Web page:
So President Trump set off a firestorm over the weekend with a series of tweets alleging that Obama had tapped Trump Tower. But getting hung up on imprecise language in the president's tweets isn't the right way to look at things. What seems to be at true is that the Obama administration spied on some of Trump's associates and we don't know exactly how much information was collected under what authority and who was targeted.
As former prosecutor Andrew McCarthy summarizes in National Review, the Obama Justice Department considered a criminal investigation aimed at a number of Trump’s associates. When they didn’t find anything criminal, they converted the investigation into an intelligence probe under the Foreign Intelligence Surveillance Act. Elements of that story have been confirmed by The New York Times, the BBC and McClatchy newspapers.
FISA surveillance has to be approved by a special court, which almost always allows the government to spy on people when asked. But when the Justice Department asked to spy on several of Trump's associates, the court refused permission, according to the BBC. As McCarthy writes, this is notable because “the FISA court is notoriously solicitous of government requests to conduct national security surveillance.”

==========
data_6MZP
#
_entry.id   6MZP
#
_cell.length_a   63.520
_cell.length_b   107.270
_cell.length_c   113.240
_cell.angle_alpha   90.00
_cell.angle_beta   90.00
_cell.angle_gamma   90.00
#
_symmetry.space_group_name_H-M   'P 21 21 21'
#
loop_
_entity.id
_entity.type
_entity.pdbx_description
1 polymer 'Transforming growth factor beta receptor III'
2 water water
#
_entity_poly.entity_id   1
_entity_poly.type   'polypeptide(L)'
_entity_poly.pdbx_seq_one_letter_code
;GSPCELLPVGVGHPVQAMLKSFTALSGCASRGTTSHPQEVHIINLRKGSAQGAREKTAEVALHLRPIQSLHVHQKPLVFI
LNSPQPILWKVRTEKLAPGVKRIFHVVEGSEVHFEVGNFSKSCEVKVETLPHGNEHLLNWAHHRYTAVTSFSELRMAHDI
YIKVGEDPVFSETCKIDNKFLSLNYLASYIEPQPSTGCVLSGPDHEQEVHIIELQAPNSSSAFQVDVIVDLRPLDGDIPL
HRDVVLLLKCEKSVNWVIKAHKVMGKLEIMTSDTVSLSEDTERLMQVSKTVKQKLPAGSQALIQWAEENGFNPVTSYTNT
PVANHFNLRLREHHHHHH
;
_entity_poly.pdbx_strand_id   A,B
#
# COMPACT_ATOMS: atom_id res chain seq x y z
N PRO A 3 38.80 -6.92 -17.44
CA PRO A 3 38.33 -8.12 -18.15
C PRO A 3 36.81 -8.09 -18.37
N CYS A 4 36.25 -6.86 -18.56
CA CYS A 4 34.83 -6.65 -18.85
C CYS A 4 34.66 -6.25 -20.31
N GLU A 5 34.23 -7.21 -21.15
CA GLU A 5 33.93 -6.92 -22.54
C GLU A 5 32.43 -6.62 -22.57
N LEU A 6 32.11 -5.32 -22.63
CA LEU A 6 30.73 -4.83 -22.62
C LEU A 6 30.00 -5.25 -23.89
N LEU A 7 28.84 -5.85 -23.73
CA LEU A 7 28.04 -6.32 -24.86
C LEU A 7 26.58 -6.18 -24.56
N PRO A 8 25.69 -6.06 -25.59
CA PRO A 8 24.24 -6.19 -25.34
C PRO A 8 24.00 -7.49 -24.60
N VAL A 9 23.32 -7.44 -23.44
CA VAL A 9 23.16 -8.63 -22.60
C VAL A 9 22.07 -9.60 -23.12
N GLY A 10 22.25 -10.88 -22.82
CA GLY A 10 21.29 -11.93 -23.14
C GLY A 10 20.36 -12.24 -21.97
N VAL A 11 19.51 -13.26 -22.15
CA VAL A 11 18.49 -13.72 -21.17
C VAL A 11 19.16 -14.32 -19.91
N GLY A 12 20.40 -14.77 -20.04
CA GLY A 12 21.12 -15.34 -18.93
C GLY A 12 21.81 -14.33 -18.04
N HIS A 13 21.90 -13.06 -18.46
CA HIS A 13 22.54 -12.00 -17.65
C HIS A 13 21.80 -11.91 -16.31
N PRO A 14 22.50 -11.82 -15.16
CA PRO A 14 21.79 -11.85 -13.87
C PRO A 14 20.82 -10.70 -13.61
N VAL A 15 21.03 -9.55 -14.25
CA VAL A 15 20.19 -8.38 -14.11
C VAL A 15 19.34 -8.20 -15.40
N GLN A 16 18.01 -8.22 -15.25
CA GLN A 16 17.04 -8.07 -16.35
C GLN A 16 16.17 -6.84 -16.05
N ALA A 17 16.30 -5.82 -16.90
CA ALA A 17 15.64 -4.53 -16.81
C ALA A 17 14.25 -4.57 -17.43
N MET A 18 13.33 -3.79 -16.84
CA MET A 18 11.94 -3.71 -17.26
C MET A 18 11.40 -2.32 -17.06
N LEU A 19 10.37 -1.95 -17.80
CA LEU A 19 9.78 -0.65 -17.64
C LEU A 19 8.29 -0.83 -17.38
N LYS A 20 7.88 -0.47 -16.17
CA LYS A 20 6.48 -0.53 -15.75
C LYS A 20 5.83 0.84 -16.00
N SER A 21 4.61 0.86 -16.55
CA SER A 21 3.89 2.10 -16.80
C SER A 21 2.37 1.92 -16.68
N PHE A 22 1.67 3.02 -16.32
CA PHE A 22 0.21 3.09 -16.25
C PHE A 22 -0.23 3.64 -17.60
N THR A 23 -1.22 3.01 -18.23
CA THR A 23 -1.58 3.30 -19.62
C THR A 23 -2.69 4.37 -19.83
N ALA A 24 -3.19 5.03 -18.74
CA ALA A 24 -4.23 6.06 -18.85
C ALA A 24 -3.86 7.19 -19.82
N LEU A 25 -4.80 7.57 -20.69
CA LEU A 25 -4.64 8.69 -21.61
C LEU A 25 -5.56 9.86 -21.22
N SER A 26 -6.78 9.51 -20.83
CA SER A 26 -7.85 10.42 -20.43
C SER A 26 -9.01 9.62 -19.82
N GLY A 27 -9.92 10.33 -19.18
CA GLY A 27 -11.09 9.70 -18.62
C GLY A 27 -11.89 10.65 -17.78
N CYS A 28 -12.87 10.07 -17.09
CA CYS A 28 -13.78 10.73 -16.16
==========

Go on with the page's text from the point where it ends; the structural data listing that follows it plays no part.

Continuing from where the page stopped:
Not taking no for an answer, the Obama administration came back during the final weeks of the election with a narrower request that didn’t specifically mention Trump. That narrower request was granted by the court, but reports from the Guardian and the BBC don't mention the tapping of phones..
Former Obama officials issued denials that the former president had anything to do with it, which McCarthy calls “disingenuous on several levels.” Others have characterized them as a "non-denial denial.”
Of course Team Obama spied on Trump. They spied on everyone.
Labels: Obama, spying, Trump